Cove Haven was not always the honeymoon paradise of the working class. But in the early '60s, owner Morris Wilkins scouted out his competition and spotted a crucial weakness.
"The bathrooms were always kind of schlocky," his son Michael Wilkins says. This led Morris Wilkins, whom his son calls Mr. Flamboyant, to make his seminal contribution to the American honeymoon: the heart-shaped tub.
"That really put the Poconos on the map," his son says.
The tubs debuted in 1963. In 1971 Life magazine introduced them to the world. Wilkins had to borrow $10,000 the next week just to print extra brochures. He'd sold Cove Haven to Caesars World Inc. in 1969, but stayed on to manage the property and invent dizzying new accouterments for newlyweds.
"Once you get in the public eye as something, you have to back it up," Michael Wilkins says.
First there was the in-room pool. Then the in-room pool beside a fireplace. Then, the Champagne Towers.
Michael Wilkins says it was "really comical" standing in front of a row of strait-laced corporate types making the case for putting a whirlpool into a 6 1/2-foot-tall plastic tower designed to look like a champagne glass. "But they gave us the go-ahead."
Good thing too. The Tower rooms were booked for 18 solid months before the first one opened.
"Romance is always part of it," Michael Wilkins says. "I think the rooms bring that out in you."
If the rooms don't, the gift shop will. The Ship's Galley stocks an impressive array of electronic stimulants, as well as manuals ("The Marriage Bed Fully Illustrated"); amusements (The Game of World Sex Records); and ointments (Joy Jelly, Motion Lotion -- "warms to the touch").
"People always send us baby pictures," Wilkins says. " 'We conceived Johnny here.' I don't know how many babies we've conceived here. It must be an army."
Honest Phil sits on the stage in the Lookout Lounge, an audience of about 200 arrayed at the tables before him. He is holding a balloon between thumb and forefinger. "Know why they tie the umbilical cord on a baby?" he asks before releasing the balloon.
This is Honest Phil's Game Party, "the big icebreaker," as the master of ceremonies refers to it. For the next hour, the 150 people in this room will engage in feats sillier than anything they've ever dreamed of.
The best of the games involve ping-pong balls. For instance, stuff a ping-pong ball down your spouse's shirt, roll it down his body, into his pants and out his pant leg. (This is more fun if he's wearing tight jeans.) Then it's his turn.
The finale is Honest Phil's version of musical chairs. Women put their right arms around their husbands. Easy enough so far. Then they thrust their right hand into his pants and out his zipper.
"Now shake hands with the girl next to you," Phil says. "You have to be able to shake hands."
Because if you can't you won't be able to handle the ping-pong ball she hands you. The ball is passed, woman to woman, but only after every couple that touches the ball spins itself in a complete circle. If you are holding the ball when Honest Phil shouts "Pregnant," his all-purpose curse, you are out.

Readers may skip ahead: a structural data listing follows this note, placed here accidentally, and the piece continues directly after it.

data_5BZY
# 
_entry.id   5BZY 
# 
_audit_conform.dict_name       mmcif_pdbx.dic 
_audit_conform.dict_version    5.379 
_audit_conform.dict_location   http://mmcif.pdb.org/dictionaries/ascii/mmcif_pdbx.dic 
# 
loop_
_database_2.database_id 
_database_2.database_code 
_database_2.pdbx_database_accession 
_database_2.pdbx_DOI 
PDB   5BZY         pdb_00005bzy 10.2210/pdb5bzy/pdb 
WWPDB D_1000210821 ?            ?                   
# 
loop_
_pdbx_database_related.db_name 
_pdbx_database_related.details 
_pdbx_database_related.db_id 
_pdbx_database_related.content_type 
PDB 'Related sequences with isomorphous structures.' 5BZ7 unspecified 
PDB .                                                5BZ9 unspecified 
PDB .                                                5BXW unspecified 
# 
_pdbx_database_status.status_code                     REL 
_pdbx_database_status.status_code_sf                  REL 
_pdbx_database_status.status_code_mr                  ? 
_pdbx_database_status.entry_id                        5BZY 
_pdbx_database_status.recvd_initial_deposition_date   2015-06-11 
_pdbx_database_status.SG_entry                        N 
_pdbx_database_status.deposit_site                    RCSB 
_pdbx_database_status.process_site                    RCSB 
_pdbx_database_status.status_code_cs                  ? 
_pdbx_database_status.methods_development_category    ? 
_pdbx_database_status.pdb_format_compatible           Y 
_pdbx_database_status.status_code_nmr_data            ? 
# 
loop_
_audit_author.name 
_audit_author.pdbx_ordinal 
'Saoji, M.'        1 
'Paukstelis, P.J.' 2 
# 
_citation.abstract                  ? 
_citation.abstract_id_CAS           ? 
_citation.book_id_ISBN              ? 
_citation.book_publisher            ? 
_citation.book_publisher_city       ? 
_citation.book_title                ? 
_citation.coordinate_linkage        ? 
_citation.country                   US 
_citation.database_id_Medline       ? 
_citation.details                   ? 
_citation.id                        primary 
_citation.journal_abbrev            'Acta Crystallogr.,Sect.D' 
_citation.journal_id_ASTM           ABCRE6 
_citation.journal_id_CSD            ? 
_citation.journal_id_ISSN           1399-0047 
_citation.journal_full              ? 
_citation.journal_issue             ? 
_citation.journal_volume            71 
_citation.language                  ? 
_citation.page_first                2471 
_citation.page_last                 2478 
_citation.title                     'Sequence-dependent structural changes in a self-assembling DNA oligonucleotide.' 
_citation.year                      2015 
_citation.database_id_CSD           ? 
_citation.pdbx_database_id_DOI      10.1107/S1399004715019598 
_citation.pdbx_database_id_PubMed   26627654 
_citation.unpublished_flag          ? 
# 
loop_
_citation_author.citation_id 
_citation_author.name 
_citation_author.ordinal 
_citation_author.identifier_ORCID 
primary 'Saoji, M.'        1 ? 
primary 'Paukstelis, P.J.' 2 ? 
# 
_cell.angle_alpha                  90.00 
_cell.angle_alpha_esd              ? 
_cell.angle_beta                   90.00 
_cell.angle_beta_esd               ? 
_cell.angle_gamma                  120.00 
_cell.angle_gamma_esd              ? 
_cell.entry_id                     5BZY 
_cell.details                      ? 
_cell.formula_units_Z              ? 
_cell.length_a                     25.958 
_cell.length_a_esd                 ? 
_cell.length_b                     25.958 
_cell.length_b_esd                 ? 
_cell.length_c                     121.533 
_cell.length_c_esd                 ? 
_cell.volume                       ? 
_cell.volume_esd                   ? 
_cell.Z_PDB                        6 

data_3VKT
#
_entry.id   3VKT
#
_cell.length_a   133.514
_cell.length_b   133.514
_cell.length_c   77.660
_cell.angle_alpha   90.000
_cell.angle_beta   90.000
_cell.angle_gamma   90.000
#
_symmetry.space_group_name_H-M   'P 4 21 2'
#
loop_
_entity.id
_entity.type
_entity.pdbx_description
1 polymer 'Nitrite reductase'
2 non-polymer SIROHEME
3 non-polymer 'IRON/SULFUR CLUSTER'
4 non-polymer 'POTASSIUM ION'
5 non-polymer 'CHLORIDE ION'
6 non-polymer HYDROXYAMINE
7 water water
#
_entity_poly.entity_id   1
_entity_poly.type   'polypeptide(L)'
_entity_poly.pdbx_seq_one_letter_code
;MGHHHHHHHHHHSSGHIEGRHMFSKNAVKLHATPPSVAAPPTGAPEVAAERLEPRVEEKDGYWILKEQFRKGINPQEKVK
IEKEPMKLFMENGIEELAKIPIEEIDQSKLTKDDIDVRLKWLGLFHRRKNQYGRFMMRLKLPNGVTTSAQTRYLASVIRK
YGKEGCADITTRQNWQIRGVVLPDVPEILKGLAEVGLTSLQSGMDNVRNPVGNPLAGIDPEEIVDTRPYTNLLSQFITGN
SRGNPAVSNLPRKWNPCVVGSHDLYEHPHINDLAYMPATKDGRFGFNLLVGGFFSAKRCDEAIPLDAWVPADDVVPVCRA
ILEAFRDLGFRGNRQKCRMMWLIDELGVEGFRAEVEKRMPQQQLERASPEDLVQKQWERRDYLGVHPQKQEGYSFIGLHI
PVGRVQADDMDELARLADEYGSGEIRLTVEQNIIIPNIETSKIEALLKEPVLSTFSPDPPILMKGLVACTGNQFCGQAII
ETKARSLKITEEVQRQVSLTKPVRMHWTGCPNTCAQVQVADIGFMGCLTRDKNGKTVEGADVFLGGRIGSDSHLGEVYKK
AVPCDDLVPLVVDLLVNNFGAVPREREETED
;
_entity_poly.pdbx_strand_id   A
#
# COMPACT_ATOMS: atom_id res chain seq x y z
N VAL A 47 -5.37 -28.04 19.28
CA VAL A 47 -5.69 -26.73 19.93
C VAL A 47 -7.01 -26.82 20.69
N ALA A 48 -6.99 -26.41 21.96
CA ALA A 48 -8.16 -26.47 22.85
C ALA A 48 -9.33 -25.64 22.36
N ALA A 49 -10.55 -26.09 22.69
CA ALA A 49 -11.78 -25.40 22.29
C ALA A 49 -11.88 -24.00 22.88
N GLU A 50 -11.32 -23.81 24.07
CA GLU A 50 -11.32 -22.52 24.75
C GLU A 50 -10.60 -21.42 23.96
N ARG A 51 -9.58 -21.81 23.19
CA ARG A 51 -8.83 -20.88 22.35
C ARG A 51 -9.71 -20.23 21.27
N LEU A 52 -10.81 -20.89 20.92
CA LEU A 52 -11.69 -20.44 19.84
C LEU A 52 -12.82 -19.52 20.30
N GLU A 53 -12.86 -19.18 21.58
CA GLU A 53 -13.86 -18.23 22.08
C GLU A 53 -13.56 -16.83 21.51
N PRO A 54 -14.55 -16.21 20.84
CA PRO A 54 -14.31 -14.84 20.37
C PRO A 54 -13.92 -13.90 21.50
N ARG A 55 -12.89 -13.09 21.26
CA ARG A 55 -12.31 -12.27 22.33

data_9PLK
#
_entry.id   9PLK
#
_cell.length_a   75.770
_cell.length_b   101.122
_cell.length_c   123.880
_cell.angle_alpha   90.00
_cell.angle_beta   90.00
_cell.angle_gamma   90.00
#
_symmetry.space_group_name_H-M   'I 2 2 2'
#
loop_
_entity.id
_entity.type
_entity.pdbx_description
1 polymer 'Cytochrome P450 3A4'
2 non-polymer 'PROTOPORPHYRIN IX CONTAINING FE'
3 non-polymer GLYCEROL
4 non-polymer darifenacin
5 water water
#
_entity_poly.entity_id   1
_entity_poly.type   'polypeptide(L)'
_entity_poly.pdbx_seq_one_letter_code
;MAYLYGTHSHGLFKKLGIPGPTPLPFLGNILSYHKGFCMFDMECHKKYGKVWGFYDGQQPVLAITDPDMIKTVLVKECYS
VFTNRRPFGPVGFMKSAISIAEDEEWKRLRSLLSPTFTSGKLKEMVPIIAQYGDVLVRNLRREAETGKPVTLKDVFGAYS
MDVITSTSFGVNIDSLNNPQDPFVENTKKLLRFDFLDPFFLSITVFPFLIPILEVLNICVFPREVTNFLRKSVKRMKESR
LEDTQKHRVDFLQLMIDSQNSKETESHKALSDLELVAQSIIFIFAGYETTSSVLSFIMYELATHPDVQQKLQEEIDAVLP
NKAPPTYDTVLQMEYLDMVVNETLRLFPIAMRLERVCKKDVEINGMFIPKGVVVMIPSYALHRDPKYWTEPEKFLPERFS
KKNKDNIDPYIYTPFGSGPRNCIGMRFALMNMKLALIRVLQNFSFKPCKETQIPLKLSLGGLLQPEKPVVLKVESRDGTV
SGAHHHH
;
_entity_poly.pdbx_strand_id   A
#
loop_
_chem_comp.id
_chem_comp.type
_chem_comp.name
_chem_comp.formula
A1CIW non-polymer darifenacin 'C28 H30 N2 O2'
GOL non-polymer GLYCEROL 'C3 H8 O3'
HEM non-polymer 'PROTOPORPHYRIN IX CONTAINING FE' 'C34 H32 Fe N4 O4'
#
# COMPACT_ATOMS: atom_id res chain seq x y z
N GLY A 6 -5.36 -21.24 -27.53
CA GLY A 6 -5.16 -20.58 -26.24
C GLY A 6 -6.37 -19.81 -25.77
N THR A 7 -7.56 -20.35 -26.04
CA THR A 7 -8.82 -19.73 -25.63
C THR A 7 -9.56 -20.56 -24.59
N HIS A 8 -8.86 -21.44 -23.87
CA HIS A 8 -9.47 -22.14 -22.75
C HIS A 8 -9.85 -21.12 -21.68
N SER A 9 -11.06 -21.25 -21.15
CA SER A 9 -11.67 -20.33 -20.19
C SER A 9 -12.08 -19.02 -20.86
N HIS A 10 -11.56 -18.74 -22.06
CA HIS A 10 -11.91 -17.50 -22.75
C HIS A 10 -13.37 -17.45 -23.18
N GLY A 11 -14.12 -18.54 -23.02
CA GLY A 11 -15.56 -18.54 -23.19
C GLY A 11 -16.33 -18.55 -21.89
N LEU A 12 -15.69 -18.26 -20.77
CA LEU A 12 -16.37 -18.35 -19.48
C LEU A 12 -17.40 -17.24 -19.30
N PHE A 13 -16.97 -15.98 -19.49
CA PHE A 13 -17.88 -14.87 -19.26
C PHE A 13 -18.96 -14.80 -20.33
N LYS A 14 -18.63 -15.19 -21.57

Now you may have the impression that Phil Policare has the soul of a lounge lizard. You might think that at 43, he's become a bit cynical. That attitude would be of a piece with the surroundings. But it wouldn't be of a piece with Honest Phil. He sees himself as a missionary of sorts. A 20th-century troubadour set down in the kingdom of newlyweds.
"It's not just a job," he says. "It's a religion."
Comedian, magician, cut-rate sage Phil Policare is a Pocono Mountains success story. He started in the resort business 20 years ago as a bellhop who did a little magic on the side. His rapport with the audience was so good that Cove Haven hired him as an assistant social director in 1971 and promoted him to the top job a year later.
For all his leering humor, he believes in the importance of the honeymoon. "It's got to be a good foothold," he says. And he does everything in his power to make sure Cove Haven couples start out right.
"When I get to the Cove Haven sign, I could be in a very pissed-off mood, but as soon as I walk on the property, look at those faces," he says. "They're happy. I can't come in with a pissed-off attitude."
On a rainy Tuesday afternoon about 90 couples have congregated in the Lookout Lounge for Honest Phil's version of "The Newlywed Game." The lounge is every bit as subtle as the rest of the Cove.
"Guess What We Were Keeping Score Of?" reads the legend on the scarlet napkins. There are 330 tallies on each.
Five couples are on the dance floor, the men seated, the women standing behind them. They are honeymooners, and an audience of about 150 strangers has learned a great deal about them.
Take Couple No. 1: She isn't wearing any underwear. Or Couple No. 2: They were once arrested for making love in a public park. Or Couple No. 3, who have just disclosed the role of the sauna in their recent intimacies.
Honest Phil has asked the male contestants which fruit their wives' breasts remind them of.
"God help us," says the middle-aged fellow from Delaware who earlier misunderstood a question about his inseam and earned himself the nickname "Six Inches." He seems to be enjoying his embarrassment. They all do.